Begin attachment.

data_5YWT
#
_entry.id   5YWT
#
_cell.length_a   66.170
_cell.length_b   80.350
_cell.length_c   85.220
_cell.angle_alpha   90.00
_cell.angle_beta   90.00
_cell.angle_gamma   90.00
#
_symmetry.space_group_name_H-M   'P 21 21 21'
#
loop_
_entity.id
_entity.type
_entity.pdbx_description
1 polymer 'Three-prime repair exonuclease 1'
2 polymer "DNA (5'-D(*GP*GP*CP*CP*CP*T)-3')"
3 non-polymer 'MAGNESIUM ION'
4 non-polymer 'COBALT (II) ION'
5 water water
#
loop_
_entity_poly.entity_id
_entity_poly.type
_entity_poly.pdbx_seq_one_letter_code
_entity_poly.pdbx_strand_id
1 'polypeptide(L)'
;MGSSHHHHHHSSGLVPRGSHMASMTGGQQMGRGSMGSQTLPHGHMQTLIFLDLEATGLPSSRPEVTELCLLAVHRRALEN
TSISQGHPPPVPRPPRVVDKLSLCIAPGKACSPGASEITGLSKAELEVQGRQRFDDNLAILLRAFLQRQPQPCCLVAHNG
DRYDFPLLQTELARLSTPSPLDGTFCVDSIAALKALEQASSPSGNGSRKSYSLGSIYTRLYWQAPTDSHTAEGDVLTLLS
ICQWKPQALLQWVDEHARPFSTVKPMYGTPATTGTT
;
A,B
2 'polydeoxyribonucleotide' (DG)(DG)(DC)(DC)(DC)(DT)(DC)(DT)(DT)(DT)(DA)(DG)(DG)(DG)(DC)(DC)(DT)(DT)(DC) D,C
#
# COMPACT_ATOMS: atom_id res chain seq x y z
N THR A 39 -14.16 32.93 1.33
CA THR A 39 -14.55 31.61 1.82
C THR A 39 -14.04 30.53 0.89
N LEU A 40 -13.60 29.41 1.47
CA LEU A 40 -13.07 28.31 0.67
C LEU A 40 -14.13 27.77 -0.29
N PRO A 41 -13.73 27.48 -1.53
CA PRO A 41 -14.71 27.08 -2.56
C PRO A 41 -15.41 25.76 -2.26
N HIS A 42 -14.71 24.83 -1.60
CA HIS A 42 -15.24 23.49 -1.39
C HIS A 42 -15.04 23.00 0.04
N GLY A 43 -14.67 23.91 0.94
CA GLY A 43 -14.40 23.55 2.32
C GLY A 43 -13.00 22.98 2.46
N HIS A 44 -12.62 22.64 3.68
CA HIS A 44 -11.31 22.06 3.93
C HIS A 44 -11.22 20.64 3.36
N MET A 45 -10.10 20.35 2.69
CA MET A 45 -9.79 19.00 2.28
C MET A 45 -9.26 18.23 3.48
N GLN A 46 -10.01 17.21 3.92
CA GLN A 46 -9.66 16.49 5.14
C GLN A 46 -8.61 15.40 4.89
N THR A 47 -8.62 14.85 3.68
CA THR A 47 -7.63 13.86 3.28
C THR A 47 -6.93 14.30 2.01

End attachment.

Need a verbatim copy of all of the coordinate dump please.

data_5YWT
#
_entry.id   5YWT
#
_cell.length_a   66.170
_cell.length_b   80.350
_cell.length_c   85.220
_cell.angle_alpha   90.00
_cell.angle_beta   90.00
_cell.angle_gamma   90.00
#
_symmetry.space_group_name_H-M   'P 21 21 21'
#
loop_
_entity.id
_entity.type
_entity.pdbx_description
1 polymer 'Three-prime repair exonuclease 1'
2 polymer "DNA (5'-D(*GP*GP*CP*CP*CP*T)-3')"
3 non-polymer 'MAGNESIUM ION'
4 non-polymer 'COBALT (II) ION'
5 water water
#
loop_
_entity_poly.entity_id
_entity_poly.type
_entity_poly.pdbx_seq_one_letter_code
_entity_poly.pdbx_strand_id
1 'polypeptide(L)'
;MGSSHHHHHHSSGLVPRGSHMASMTGGQQMGRGSMGSQTLPHGHMQTLIFLDLEATGLPSSRPEVTELCLLAVHRRALEN
TSISQGHPPPVPRPPRVVDKLSLCIAPGKACSPGASEITGLSKAELEVQGRQRFDDNLAILLRAFLQRQPQPCCLVAHNG
DRYDFPLLQTELARLSTPSPLDGTFCVDSIAALKALEQASSPSGNGSRKSYSLGSIYTRLYWQAPTDSHTAEGDVLTLLS
ICQWKPQALLQWVDEHARPFSTVKPMYGTPATTGTT
;
A,B
2 'polydeoxyribonucleotide' (DG)(DG)(DC)(DC)(DC)(DT)(DC)(DT)(DT)(DT)(DA)(DG)(DG)(DG)(DC)(DC)(DT)(DT)(DC) D,C
#
# COMPACT_ATOMS: atom_id res chain seq x y z
N THR A 39 -14.16 32.93 1.33
CA THR A 39 -14.55 31.61 1.82
C THR A 39 -14.04 30.53 0.89
N LEU A 40 -13.60 29.41 1.47
CA LEU A 40 -13.07 28.31 0.67
C LEU A 40 -14.13 27.77 -0.29
N PRO A 41 -13.73 27.48 -1.53
CA PRO A 41 -14.71 27.08 -2.56
C PRO A 41 -15.41 25.76 -2.26
N HIS A 42 -14.71 24.83 -1.60
CA HIS A 42 -15.24 23.49 -1.39
C HIS A 42 -15.04 23.00 0.04
N GLY A 43 -14.67 23.91 0.94
CA GLY A 43 -14.40 23.55 2.32
C GLY A 43 -13.00 22.98 2.46
N HIS A 44 -12.62 22.64 3.68
CA HIS A 44 -11.31 22.06 3.93
C HIS A 44 -11.22 20.64 3.36
N MET A 45 -10.10 20.35 2.69
CA MET A 45 -9.79 19.00 2.28
C MET A 45 -9.26 18.23 3.48
N GLN A 46 -10.01 17.21 3.92
CA GLN A 46 -9.66 16.49 5.14
C GLN A 46 -8.61 15.40 4.89
N THR A 47 -8.62 14.85 3.68
CA THR A 47 -7.63 13.86 3.28
C THR A 47 -6.93 14.30 2.01